I expected disappointment from my girls, but I underestimated them. Instead of pouting about not getting more stuff, they decided to use their creativity and resourcefulness and make some stuff of their own. They borrowed my laptop, logged onto my Pinterest account and began to peruse the many wonderful DIY American Girl ideas and tutorials that exist in blogland.
And here is where the thrift comes in. If you've been reading along for any length of time, you know that I always comb the arts and crafts sections of thrift shops for supplies. My cabinet contains beautiful ribbons, trims, laces, vintage pipe cleaners, wood pieces, paints, fabrics, threads, and so much more. Additionally, I save little things that I think might be useful for making things, like bottle caps and lids of various sizes, and weird plastic and foam pieces that come in packaging. I know it sounds like I might be a hoarder, but I promise you I am talking about a baggie full of these things, not boxes and boxes full! My daughters had a ball pulling out some of my things and brainstorming what they could use them for--my older daughter exclaimed that her head was exploding with ideas!
Here is the couch (inspired by this tutorial found on the AG Doll Play blog) that my older daughter made with fabric from my stash, an empty clementine crate, and trim that I thrifted.
I just promised I wasn't a hoarder but I freely confess that in the past, I've had a hard time actually using some of my vintage notions. It is only recently that I have learned to let go and enjoy using all the little beauties that I've so carefully collected over the years.
And here are a pair of doll slippers she made, also inspired by something she saw online (possibly this).
Any Janie and Jack fans out there? If so, I'm sure you'll recognize the little ribbons that used to come on every tag--well, of course I couldn't throw those away!
And I've saved the best for last. We all fell head over heels in love with the art studio also pictured on the AG Doll Play blog, which is packed full of the most creative ideas for making things for the dolls.
We copied the same structure (scored foam core covered with scrapbooking paper, in this case leftover AG paper from another project) for the walls, as well as the "Art Studio" banner and string of artwork. My daughter enjoyed making the art. If you look closely, you will see that the middle painting was awarded a blue ribbon! (This is another idea borrowed from the original model, although that version utilized the "Best in Show" blue ribbon from the AG dog show set, and we couldn't find ours. We made do by gluing together several thrifted vintage blue foil Christmas stars and some ribbon--I think it is almost as nice!)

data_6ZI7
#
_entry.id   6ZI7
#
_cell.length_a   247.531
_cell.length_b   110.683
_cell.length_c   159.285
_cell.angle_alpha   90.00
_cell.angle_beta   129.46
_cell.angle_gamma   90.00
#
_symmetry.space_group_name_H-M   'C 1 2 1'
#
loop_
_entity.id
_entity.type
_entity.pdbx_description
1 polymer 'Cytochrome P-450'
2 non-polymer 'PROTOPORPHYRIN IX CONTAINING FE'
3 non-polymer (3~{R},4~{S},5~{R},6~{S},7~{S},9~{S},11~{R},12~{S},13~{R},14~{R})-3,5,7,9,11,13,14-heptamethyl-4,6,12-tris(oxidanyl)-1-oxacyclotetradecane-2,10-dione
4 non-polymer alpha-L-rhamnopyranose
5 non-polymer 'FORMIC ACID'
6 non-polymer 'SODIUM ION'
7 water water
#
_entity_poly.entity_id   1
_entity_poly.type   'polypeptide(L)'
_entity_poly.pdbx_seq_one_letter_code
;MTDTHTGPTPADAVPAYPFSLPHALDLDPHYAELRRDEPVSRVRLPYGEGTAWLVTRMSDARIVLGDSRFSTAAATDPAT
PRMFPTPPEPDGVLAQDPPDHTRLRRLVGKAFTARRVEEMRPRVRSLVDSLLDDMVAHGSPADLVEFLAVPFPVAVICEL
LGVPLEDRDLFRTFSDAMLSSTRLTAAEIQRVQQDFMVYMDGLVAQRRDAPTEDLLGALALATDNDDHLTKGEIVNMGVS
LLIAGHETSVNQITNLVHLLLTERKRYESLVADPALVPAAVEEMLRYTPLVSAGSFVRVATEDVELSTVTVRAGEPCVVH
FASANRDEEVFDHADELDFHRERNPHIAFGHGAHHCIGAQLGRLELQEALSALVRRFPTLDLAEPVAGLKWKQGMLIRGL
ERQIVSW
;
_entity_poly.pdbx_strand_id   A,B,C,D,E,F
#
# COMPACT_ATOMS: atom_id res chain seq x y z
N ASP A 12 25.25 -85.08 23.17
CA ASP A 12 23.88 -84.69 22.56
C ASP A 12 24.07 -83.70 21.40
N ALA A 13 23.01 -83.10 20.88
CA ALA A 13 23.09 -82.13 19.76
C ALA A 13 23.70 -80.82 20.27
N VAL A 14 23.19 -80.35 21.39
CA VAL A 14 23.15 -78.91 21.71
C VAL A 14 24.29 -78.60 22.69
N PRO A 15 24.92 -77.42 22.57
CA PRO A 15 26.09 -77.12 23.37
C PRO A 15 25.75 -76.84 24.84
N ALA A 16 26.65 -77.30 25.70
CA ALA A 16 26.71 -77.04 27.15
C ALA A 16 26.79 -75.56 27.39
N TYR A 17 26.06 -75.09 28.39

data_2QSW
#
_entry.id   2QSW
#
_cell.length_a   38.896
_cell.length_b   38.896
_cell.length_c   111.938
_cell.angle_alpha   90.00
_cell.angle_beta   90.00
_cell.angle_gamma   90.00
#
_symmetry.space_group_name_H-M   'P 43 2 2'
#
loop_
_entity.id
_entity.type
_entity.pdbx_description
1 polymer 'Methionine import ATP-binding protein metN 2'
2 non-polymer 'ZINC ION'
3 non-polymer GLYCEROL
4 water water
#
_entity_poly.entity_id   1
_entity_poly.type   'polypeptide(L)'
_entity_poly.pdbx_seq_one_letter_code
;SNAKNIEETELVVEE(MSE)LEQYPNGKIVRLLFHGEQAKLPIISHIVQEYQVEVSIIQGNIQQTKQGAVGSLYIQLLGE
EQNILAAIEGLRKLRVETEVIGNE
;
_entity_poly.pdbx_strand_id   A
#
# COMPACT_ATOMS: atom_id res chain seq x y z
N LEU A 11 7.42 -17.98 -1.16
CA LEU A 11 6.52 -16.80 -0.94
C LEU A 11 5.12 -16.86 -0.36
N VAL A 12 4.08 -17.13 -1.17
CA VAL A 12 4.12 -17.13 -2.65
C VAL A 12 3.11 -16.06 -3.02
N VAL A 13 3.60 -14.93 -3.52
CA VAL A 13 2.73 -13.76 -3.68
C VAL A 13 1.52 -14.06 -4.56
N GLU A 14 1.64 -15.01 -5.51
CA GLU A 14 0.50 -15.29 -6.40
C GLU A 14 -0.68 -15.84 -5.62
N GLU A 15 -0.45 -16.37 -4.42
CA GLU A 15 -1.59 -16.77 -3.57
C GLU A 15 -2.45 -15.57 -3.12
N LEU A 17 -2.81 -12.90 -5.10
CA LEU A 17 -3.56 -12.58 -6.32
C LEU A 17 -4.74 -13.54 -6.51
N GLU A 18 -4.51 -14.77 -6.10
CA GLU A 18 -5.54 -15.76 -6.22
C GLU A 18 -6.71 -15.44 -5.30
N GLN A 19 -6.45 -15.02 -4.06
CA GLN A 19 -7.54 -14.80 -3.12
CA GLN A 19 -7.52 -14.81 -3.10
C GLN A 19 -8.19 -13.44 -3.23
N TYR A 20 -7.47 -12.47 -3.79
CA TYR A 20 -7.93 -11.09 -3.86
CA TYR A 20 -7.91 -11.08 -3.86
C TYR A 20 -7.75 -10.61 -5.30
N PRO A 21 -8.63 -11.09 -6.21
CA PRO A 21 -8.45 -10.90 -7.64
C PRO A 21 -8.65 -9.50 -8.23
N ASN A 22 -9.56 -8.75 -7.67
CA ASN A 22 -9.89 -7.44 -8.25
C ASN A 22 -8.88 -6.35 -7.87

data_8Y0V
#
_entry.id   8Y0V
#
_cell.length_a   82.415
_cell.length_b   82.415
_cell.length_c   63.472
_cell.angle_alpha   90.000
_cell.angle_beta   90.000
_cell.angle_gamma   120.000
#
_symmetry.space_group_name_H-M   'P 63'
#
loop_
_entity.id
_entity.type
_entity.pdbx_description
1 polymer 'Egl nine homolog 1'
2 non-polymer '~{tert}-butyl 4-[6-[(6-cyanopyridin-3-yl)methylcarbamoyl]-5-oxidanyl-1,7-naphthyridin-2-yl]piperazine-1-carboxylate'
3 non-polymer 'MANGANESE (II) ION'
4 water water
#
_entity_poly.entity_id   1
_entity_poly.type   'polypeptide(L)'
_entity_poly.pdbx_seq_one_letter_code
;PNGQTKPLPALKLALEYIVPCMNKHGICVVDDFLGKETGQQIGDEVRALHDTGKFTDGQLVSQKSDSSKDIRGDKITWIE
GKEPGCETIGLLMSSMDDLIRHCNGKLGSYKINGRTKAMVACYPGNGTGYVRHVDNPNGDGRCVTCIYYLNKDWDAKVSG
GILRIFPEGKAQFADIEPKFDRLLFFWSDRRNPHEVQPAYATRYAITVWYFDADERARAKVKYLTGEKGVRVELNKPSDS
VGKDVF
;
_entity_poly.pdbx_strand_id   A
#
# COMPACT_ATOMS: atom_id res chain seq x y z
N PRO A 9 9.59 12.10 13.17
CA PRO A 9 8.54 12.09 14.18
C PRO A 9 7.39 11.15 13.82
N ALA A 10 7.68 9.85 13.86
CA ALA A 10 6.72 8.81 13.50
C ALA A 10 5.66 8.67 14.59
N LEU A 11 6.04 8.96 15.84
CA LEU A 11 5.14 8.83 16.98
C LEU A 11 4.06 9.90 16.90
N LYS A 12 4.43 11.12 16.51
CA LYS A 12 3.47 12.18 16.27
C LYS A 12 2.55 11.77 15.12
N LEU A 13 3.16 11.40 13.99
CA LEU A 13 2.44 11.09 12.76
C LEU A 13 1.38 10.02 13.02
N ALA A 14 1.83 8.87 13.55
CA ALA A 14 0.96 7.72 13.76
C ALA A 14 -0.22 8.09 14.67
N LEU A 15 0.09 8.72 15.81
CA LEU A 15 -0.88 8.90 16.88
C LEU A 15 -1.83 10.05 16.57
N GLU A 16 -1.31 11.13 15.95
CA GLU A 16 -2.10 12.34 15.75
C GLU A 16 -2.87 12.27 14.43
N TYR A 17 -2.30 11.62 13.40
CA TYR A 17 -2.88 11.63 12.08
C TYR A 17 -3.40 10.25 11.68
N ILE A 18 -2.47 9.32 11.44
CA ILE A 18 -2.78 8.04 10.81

The art stand was also thrifted; it was originally a recipe stand and I paid around 10 cents for it. The trash can (don't you love the trash piling up inside the receptacle? My daughter thought we needed to be very realistic!) is a pencil holder from the dollar store. The trim on the walls, as well as the cording on both garlands were both thrifted vintage sewing notions. The poster on the wall behind the stand is actually a ticket stub from a small doll museum in Paris that I kept as a souvenir of my visit. The little ceramic cat was painted years ago by my daughter at a party.
On top of the pretty blue art cabinet (a box leftover from a Melissa & Doug craft) is the Best in Show trophy from the AG Dog Show set, a repurposed cap holding paintbrushes, and a few jars holding art supplies. The tall glass container in the back is holding a homemade colored pencil made from a toothpick--more are in the process of being made.
On the cabinet shelves are a stack of vintage Paris images that will be used by the dolls for inspiration--these came from a wall calendar my sister gave me a few years ago. The bowl of thrifted wooden apples came from our doll house, as did the little vintage house, also thrifted.
The drawing table is made from two thrifted candleholders (for table legs), scrapbook paper and more thrifted trim. I believe the flowers are also from the Dog Show set, and my daughter made the pencil and still life.
All in all, this playset cost about $2 to make. All I purchased for this was the foam core backdrop and the trash can. Everything else came out of our craft cabinet or our doll play collection. And we had such a fun time making it! Thank you to the super-creative folks behind the AG Doll Play blog for these wonderful ideas. We are now working on our second playset--one we thought of all by ourselves!!--photos to come soon.